The truth is higher than either of these extremes, and properly reconciles the seeming contradiction. The lack involves not understanding the two-fold nature of God’s salvation. Salvation is a process of Christ transforming us into His image, growing in us and building us up with other members of Christ’s Body, to become His bride, the Father’s house, and His many sons. It has an initiation, when the Spirit enters us as a free gift. It has its fulfillment when Christ returns and ushers His mature believers into His kingdom on earth as a reward. While you cannot lose your free gift, you can lose your reward. This is why we should fear Him. This judgment is the reality of the Day of Atonement.

The Parable of the Ten Virgins

Many parables speak of this reward, and the loss suffered by those who do not serve Him in their life. For example, consider the parable of the ten virgins, five wise and five foolish, in the context of the two extreme views (Matt 25:1-13). Most Christians think this parable is about false believers, since in their mind there is no way for Christians to be judged at His coming. The other extreme thinks the foolish ones in the parable are Christians who lose their salvation and end up in hell. Both are incorrect. Rather, it shows the full salvation of God.

First, all ten are “virgins” meaning they are all believers (2 Cor 11:2). They all get the Spirit, likened to oil (1 Sam 16:13), in their lamp, which signifies their human spirit (Prov 20:27). They are all “saved”—initially. The problem is that the foolish virgins do not fill their vessels, their soul, with more oil. They are foolish with their life. When the Lord returns, at the Day of Atonement, they are judged, and lose their reward of the kingdom, since they are not qualified to reign with Him. They must go elsewhere to gain the oil, the Spirit, they should have gained in their life. The wise virgins are believers who filled their being with God, even every day, and so were filled with Him, being matured and ready to meet Him at the wedding feast of the kingdom (Eph 5:15-21). This is their reward for their godly work of being filled with God. The ones locked out of the kingdom do not go to hell. They are left out of the marriage feast, the 1,000 year reign of Christ (Rev 19:9; 20:4). They had to make up for their lack in human life, for they are told to go and buy oil. They need to pay a price for more oil. It is not free. They lose their reward, but not their initial salvation. They are always virgins.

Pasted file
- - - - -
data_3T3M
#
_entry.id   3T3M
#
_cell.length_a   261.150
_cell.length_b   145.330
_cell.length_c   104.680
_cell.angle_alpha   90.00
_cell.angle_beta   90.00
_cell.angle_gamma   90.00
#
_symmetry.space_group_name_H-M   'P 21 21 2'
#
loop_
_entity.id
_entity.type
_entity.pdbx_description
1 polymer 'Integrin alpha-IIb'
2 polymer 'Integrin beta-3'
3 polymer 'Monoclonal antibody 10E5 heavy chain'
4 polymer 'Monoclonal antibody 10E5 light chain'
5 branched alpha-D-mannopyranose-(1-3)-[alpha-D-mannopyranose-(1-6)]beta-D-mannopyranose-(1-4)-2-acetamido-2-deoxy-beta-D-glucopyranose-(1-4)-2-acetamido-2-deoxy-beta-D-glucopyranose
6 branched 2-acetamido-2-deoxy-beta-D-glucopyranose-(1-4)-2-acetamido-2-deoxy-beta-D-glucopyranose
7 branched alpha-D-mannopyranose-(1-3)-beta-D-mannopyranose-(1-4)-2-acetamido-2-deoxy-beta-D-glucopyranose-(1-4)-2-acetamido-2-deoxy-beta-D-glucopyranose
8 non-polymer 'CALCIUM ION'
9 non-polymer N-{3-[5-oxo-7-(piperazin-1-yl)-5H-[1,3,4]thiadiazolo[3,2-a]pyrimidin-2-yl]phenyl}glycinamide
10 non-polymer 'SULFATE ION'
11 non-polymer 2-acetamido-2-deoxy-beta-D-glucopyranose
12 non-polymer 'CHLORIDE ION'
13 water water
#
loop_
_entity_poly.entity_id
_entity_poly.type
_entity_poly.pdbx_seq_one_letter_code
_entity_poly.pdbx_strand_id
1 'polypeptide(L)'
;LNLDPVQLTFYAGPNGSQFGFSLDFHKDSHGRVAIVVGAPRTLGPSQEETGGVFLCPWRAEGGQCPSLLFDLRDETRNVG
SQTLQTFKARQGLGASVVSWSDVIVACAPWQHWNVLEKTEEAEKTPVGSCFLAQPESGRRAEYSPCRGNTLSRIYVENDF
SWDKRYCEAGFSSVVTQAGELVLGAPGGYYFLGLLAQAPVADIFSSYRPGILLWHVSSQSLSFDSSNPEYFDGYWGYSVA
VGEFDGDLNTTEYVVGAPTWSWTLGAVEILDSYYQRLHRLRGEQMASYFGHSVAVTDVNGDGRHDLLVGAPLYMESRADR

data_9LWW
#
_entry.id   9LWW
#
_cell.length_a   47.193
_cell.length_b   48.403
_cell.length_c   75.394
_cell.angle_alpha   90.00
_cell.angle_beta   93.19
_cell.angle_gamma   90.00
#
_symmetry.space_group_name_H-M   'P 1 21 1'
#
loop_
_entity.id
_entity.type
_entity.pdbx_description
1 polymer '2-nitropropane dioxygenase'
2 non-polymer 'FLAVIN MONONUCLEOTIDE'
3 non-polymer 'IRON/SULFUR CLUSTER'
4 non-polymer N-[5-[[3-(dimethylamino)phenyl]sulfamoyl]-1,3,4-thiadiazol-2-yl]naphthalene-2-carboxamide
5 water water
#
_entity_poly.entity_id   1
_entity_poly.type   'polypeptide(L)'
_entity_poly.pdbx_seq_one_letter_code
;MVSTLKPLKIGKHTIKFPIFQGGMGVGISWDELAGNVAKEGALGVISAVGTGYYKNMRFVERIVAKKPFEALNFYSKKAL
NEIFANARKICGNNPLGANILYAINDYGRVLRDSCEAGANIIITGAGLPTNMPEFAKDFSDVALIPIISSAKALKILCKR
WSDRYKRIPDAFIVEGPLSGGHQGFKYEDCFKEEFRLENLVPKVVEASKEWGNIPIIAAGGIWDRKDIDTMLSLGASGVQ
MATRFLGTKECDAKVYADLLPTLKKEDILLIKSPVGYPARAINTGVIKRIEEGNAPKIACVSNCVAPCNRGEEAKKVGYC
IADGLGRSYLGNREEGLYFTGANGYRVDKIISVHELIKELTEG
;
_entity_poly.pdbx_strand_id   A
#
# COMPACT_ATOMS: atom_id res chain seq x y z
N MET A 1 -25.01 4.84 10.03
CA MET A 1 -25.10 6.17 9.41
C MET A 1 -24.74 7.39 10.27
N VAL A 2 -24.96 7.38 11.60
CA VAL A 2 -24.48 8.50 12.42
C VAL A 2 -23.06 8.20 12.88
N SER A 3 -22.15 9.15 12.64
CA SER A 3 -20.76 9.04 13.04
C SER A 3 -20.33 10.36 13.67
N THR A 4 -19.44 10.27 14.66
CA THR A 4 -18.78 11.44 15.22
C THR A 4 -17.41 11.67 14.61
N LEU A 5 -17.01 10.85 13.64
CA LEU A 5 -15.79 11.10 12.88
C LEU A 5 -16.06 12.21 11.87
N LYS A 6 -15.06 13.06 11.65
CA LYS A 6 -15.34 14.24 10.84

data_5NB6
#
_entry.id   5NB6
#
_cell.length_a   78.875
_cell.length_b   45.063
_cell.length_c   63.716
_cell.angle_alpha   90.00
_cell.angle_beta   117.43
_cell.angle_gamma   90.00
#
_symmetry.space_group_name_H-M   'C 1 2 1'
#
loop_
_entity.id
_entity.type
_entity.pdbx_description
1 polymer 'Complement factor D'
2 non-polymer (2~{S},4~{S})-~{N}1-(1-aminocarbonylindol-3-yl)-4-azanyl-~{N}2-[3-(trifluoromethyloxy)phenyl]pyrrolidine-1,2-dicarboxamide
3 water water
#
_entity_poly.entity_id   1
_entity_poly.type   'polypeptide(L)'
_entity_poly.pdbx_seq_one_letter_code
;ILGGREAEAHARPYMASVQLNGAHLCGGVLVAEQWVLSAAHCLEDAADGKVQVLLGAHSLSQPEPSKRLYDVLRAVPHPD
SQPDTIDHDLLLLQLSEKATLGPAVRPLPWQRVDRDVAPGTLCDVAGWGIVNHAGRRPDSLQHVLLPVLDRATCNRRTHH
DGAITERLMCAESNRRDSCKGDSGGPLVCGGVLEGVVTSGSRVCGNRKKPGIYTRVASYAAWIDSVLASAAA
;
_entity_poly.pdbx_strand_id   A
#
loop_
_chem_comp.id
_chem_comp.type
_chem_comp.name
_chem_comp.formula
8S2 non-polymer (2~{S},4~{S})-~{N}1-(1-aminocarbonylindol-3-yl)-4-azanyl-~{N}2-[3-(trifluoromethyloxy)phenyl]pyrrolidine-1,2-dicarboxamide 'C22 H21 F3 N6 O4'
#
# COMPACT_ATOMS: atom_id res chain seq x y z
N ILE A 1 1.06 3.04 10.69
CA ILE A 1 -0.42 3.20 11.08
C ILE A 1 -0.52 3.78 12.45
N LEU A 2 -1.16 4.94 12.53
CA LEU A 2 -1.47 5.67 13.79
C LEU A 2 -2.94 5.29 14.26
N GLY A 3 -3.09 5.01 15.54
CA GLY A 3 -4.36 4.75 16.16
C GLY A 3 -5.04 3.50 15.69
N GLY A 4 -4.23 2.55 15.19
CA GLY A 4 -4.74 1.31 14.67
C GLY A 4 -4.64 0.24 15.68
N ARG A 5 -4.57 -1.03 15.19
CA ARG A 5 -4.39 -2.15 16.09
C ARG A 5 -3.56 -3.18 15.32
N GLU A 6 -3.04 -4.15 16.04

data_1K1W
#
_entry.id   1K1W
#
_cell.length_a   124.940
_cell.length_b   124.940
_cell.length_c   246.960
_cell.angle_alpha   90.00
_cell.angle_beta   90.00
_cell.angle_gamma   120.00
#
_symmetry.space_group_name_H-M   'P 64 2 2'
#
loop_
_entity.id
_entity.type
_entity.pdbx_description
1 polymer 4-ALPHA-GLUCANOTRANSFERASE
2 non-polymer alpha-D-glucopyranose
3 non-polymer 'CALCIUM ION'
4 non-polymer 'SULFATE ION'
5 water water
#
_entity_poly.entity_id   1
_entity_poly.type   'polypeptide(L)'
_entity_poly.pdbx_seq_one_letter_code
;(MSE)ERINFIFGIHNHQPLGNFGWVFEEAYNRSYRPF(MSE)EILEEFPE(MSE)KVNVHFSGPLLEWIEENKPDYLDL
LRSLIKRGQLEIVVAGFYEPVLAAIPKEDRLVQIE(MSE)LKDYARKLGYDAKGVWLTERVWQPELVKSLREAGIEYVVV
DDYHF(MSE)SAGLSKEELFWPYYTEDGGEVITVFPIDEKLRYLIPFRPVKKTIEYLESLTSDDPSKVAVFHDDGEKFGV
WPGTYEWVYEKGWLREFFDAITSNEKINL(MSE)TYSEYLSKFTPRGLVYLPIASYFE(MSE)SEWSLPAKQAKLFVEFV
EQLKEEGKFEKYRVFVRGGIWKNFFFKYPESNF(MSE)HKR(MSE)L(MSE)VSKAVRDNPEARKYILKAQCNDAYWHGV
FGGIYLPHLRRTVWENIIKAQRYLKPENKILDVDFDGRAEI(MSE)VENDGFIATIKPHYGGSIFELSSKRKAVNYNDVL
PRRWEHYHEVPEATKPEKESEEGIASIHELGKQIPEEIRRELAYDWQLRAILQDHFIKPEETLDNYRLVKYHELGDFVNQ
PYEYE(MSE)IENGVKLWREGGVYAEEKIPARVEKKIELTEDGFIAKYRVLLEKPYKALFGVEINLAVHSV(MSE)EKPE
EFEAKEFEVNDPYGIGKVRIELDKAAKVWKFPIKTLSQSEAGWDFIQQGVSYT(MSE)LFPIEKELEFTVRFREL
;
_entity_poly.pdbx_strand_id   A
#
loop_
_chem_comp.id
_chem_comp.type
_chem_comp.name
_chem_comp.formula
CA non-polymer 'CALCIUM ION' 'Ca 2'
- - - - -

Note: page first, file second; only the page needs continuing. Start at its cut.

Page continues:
The Parable of the Talents

The next parable is about the foolish and wise stewards (Matt 25:14-30). Here again all the parties are believers, as they all get talents, a sum of money, from the Lord. Unbelievers do not get a spiritual gift from Jesus. The difference, as with the ten virgins, is the kind of life they lived after they received the initial salvation. Two were wise and faithful, diligently serving their Lord to increase His riches. This is a picture of us serving God with His assembly while on earth to magnify Christ (Matt 24:45-51; 1 Pet 4:10). Those wise and faithful stewards are given the reward of the kingdom at the Lord’s Second Coming. The slothful and evil servant hid the money he received, and thus received no reward on the Day of Atonement. He was thrust outside the kingdom into the “outer darkness.” He lost his reward. He did not lose salvation. Hell, the Lake of Fire, is not the same as “outer darkness.” The Lake of Fire is for the destruction of unbelievers. Outer darkness is for the discipline of believers. Only true sons are disciplined (Heb 12:4-11). Discipline is only temporary. The Lake of Fire is forever.

The Reality of the Day of Atonement

The Day of Atonement should motivate us with a healthy and godly fear of the Lord for the Day of His Coming, when we will all stand before Him. It should sober us to seek Him, to cast off our sins, our worldly enjoyments, and the anxieties of life, to be filled with Him every day, and to serve Him with the gift He gave us. Love indeed propels us forward to Him. But fear regulates us. Eventually, if we continually grow and get matured, love will make fear disappear, as we look forward with boldness to His coming.

By this, love is perfected with us, so that we may have confidence in the day of judgment; because as He is, so also are we in this world. There is no fear in love; but perfect love casts out fear, because fear involves punishment, and the one who fears is not perfected in love. (1 John 4:17-18)